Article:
It’s graduation season across America. For many parents, the pride at seeing their offspring in that gown, clutching a hard-earned diploma, will be tempered by the knowledge that their job isn’t done. If your child moves back home, how will you protect both yourself and your new graduate?
Living with parents is now the No. 1 housing choice for Americans aged 18 to 34 — the first time that’s been the case since the 19th century, according to a recent survey by the Pew Research Center. In fact, nearly a third of young people live at home. If you are about to find your empty nest full once again, take steps to ensure that the financial aspects of this reunion don’t jeopardize your own financial stability — or teach the wrong lessons to your child.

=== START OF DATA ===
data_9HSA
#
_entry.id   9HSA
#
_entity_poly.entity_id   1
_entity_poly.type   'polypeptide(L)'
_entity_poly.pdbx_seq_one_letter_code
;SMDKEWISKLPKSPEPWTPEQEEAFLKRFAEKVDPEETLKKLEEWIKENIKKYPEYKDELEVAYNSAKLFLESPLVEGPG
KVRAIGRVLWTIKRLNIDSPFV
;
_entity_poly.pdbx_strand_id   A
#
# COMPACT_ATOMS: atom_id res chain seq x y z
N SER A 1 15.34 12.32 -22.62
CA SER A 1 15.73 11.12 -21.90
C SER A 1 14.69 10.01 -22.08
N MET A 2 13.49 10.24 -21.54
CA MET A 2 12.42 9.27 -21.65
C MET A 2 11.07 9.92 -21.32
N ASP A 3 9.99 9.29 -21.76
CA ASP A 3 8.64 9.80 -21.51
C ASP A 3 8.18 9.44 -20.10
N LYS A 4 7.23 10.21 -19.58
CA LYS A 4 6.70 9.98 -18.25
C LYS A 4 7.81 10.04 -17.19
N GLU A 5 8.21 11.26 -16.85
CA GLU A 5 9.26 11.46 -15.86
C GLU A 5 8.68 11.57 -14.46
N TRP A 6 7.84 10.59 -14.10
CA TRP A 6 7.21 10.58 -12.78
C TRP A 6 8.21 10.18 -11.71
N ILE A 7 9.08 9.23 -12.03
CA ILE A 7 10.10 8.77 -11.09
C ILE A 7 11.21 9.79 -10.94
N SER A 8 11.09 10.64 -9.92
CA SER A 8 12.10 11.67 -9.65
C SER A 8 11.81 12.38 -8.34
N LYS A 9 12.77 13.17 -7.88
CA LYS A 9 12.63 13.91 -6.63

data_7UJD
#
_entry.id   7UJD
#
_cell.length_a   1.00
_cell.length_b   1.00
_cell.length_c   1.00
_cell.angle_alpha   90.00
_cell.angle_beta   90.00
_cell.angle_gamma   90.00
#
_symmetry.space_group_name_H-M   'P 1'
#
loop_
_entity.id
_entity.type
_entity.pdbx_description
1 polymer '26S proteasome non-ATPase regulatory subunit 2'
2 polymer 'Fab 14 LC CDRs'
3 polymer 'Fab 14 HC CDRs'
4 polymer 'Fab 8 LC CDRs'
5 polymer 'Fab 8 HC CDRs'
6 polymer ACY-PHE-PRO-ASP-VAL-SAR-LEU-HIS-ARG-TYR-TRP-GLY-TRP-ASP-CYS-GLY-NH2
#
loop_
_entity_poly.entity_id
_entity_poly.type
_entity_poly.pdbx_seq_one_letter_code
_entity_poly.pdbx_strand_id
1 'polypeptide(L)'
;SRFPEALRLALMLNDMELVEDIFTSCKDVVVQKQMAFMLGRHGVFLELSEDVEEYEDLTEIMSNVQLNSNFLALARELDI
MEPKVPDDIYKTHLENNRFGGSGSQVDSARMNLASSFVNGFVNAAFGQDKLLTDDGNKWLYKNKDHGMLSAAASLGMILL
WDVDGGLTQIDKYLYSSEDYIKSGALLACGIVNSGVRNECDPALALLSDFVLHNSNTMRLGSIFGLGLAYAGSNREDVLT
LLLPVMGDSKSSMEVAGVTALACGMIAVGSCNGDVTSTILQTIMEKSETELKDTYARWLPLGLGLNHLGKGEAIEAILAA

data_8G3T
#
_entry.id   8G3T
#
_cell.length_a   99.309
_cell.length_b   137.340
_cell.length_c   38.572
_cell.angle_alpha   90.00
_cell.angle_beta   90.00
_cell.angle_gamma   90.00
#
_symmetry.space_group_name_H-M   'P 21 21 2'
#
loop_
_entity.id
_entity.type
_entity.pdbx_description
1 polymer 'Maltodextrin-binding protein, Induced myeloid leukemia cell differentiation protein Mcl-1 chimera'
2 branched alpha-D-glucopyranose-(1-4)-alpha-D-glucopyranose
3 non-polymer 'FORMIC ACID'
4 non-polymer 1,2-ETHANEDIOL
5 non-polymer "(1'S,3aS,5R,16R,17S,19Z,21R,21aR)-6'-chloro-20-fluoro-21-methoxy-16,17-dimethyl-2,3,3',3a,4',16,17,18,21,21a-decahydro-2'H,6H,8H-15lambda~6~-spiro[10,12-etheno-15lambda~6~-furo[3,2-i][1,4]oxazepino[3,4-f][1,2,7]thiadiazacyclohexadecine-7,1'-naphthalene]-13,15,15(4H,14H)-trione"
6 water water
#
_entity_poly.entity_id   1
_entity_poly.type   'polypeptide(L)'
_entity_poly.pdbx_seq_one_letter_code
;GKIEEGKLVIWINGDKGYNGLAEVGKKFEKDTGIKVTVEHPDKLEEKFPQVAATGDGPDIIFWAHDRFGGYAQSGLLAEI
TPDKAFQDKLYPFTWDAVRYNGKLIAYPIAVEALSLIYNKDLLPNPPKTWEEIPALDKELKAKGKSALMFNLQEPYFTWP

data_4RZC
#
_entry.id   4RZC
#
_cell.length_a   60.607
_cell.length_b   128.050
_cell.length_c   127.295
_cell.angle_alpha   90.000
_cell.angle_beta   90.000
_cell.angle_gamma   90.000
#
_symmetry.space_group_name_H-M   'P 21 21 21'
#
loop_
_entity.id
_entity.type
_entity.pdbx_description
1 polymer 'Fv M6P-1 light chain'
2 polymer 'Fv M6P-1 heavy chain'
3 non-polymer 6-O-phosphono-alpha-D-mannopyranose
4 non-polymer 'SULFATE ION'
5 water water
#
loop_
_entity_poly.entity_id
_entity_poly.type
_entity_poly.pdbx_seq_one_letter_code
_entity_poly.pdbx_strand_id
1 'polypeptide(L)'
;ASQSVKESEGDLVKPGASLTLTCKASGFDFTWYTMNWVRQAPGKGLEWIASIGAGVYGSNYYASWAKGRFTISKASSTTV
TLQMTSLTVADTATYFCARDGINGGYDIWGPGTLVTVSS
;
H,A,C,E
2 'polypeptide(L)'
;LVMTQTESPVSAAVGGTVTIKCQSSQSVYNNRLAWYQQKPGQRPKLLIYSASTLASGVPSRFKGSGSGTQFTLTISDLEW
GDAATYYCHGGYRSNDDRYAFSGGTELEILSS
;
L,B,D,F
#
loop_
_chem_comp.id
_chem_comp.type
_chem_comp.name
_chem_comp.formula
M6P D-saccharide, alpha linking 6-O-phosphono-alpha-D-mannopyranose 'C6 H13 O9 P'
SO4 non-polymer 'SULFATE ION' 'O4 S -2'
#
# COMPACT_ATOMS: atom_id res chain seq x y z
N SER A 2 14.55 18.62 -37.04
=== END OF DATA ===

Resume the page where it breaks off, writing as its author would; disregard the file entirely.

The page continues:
Even though your kid is now an adult, you’ll still need to discuss expectations and boundaries in advance. A 9 p.m. curfew doesn’t make sense anymore, but what rules do you want to set? Will your college graduate pay rent, and if so, how much? What chores will they be responsible for, and do you allow overnight guests?